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Domestic Violence and Sexual Assault Survivors Should Feel Safe Seeking Police Help, Not Shame, Hostility, or Indifference


#1

Domestic Violence and Sexual Assault Survivors Should Feel Safe Seeking Police Help, Not Shame, Hostility, or Indifference

Sandra Park

Imagine that you were just assaulted and needed emergency assistance from the police. But instead of responding with care and concern, the police reacted with hostility, shamed you for seeking help, and expressed disinterest in your safety or in investigating your case. This is too often the reality for the too many victims of sexual assault and domestic violence every year in the United States.


#2

I read somewhere that rape kits have a several YEARS backlog in some places before they are processed by the lab. That is ridiculous.


#4

I'm afraid that the only way to a change in the cop culture here in the United States is through a different kind of a society,


#5

You might be right MaPol, but that law enforcement officer have a much large rate of domestic violence isn't new news. Old states, but still valid. One factor has change in that if they are charged and convicted they can no longer own or take home their gun.

"Unique Vulnerability

Domestic violence is always a terrible crime, but victims of a police officer are particularly vulnerable because the officer who is abusing them:

has a gun,
knows the location of battered women's shelters, and
knows how to manipulate the system to avoid penalty and/or shift blame to the victim.

Victims often fear calling the police, because they know the case will be handled by officers who are colleagues and/or friends of their abuser. Victims of police family violence typically fear that the responding officers will side with their abuser and fail to properly investigate or document the crime.

The complete article on the link.

http://womenandpolicing.com/violenceFS.asp

"


#6

You do have a point about there being a high incidence of domestic violence/abuse among cops, sanne80, but domestic violence is something that knows absolutely no boundaries, and not only occurs in every socioeconomic, religious, racial and ethnic group in our society, but throughout the world, as well.


#7

You're correct MaPol that domestic violence knows no boundaries, unfortunately the point of the post I made as well as the article posted by CD is that the profession one should be able to go to for protection among it's members has the highest numbers participating in domestic violence. The second number of those who also commit more domestic violence is the military. Perhaps those occupations and/or professions (take your pick) who are those who deal with and act in violent circumstances take it home?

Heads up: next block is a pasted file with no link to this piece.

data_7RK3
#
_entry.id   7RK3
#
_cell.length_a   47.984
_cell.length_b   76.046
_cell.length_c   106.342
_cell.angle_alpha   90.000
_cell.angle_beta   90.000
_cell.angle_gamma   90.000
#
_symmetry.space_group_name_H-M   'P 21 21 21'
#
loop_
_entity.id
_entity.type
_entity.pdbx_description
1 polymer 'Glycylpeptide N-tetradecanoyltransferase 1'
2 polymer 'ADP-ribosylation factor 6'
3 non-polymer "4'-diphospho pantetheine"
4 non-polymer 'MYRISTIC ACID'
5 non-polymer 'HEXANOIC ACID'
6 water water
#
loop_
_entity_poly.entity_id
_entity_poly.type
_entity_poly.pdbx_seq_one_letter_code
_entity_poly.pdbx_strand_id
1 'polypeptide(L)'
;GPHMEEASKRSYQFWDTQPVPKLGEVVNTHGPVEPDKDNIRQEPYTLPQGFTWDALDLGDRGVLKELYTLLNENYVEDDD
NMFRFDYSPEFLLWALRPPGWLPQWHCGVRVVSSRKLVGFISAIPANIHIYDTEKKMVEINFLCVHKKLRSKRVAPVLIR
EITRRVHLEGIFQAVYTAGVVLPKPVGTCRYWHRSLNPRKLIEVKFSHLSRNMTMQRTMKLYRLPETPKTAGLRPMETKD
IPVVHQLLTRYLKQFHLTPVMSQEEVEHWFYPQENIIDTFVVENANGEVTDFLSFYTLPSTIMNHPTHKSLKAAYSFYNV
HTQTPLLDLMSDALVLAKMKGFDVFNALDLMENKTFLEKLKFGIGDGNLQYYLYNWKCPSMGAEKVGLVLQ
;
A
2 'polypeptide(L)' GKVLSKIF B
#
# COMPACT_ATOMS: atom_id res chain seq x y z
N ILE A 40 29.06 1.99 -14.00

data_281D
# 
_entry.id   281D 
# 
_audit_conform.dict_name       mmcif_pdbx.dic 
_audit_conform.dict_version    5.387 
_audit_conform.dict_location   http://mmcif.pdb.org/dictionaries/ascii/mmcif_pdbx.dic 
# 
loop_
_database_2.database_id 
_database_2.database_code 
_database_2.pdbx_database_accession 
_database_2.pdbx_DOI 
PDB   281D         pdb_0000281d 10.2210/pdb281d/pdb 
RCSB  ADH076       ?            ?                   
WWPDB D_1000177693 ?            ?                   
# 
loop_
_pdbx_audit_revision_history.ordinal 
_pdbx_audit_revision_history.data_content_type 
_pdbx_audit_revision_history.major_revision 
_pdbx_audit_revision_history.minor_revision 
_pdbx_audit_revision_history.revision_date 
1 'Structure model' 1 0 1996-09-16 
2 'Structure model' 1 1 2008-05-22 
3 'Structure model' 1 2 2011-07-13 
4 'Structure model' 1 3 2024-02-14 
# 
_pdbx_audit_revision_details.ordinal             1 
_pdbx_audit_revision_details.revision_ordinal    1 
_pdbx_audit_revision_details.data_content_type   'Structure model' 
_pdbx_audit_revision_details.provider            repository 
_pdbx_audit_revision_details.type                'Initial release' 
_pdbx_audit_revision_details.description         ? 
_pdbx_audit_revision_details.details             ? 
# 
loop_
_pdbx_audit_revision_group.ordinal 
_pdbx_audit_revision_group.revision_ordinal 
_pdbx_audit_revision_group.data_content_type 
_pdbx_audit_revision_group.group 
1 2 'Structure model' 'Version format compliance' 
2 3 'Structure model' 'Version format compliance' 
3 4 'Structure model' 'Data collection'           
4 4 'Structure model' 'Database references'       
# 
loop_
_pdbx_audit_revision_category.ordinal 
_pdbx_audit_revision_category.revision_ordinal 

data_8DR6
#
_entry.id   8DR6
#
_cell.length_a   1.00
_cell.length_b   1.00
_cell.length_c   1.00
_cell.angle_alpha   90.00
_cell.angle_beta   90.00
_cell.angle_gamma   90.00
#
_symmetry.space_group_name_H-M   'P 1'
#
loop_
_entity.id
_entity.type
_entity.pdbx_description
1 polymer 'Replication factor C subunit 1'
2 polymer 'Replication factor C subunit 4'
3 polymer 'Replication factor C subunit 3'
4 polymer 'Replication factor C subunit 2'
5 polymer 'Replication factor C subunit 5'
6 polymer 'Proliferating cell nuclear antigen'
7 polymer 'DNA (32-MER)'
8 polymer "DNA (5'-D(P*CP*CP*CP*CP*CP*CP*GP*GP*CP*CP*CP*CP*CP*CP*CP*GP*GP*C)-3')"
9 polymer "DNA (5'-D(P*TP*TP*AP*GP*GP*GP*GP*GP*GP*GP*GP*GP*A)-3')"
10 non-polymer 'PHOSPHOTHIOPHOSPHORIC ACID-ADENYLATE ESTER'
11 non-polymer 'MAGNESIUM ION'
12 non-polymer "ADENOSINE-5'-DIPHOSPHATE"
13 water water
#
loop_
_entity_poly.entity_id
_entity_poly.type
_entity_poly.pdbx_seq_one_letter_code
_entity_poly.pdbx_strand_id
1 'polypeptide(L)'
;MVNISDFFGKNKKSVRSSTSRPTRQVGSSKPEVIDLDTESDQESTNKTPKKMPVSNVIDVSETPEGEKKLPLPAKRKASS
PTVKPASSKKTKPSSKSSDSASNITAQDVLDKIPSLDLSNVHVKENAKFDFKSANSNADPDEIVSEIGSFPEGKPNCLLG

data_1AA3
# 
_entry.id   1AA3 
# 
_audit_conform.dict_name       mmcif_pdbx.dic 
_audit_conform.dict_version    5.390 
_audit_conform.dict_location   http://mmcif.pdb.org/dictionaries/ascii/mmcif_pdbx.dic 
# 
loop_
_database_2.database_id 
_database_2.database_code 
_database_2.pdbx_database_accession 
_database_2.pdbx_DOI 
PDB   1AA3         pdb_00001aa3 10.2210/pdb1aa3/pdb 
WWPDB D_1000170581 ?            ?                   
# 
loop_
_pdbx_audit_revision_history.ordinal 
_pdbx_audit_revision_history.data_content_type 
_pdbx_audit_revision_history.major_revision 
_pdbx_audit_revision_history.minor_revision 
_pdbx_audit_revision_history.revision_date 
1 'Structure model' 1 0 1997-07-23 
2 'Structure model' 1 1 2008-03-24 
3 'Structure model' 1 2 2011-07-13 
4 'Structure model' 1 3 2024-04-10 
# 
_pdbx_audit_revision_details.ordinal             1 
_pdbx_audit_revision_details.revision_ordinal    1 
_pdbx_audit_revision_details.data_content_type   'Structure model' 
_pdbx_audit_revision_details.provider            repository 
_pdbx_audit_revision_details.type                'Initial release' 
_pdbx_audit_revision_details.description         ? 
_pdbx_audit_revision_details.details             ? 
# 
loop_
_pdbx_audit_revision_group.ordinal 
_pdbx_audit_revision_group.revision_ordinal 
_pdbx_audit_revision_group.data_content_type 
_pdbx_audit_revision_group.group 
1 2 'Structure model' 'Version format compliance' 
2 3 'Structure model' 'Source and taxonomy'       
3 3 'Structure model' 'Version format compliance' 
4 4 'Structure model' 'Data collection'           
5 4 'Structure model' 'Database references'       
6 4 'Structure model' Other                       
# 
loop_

Another factor is related to fundamentalist religion where the written
basis Bible, Koran, Book of Mormon, when the sects take the words literally,
allow for beating women, children as well as rape and incest. Suggest you take some time to read the article on the link I posted with my reply.


#8

I don't believe it's impossible. I would start with providing police with an adequate income, including a full range of benefits; and then making sure any violator of the terms of that agreement would be fired, and retroactively lose any administrative leave benefits, and all retirement. Holding the police to high standards would be the first step to improving policing. But it's not just that (though I could go on for hours). There needs to be a concerted effort in every shelter in the state to be included in the training of new police officers, so they both understand what they should do and are given a way to do it. Where shelter staff are integrated into police training, the violations are less common.


#9

Blaming, shaming and maiming the victim


#10

Requiring police departments in every city, town and village here in the United States to create a Civilian Review board, or to at least have a Civilian Overseer or two in their department(s), in order to hold police accountable, would also be a huge step in the proper direction, if one gets the drift.


#11

Where have you been for the last several years? Don't you know that if you reach out to the police for hep someone will die?


#12

Be sure not to mention patriarchy and women's 2nd class status in most nations.

The above goes out to most posters in this thread.


#13

A review board NOT composed of white males in majority status.


#14

There's nothing wrong with having civilian review boards in police departments in cities, towns and villages throughout the United States. In fact that might be the only way to go, at this rate.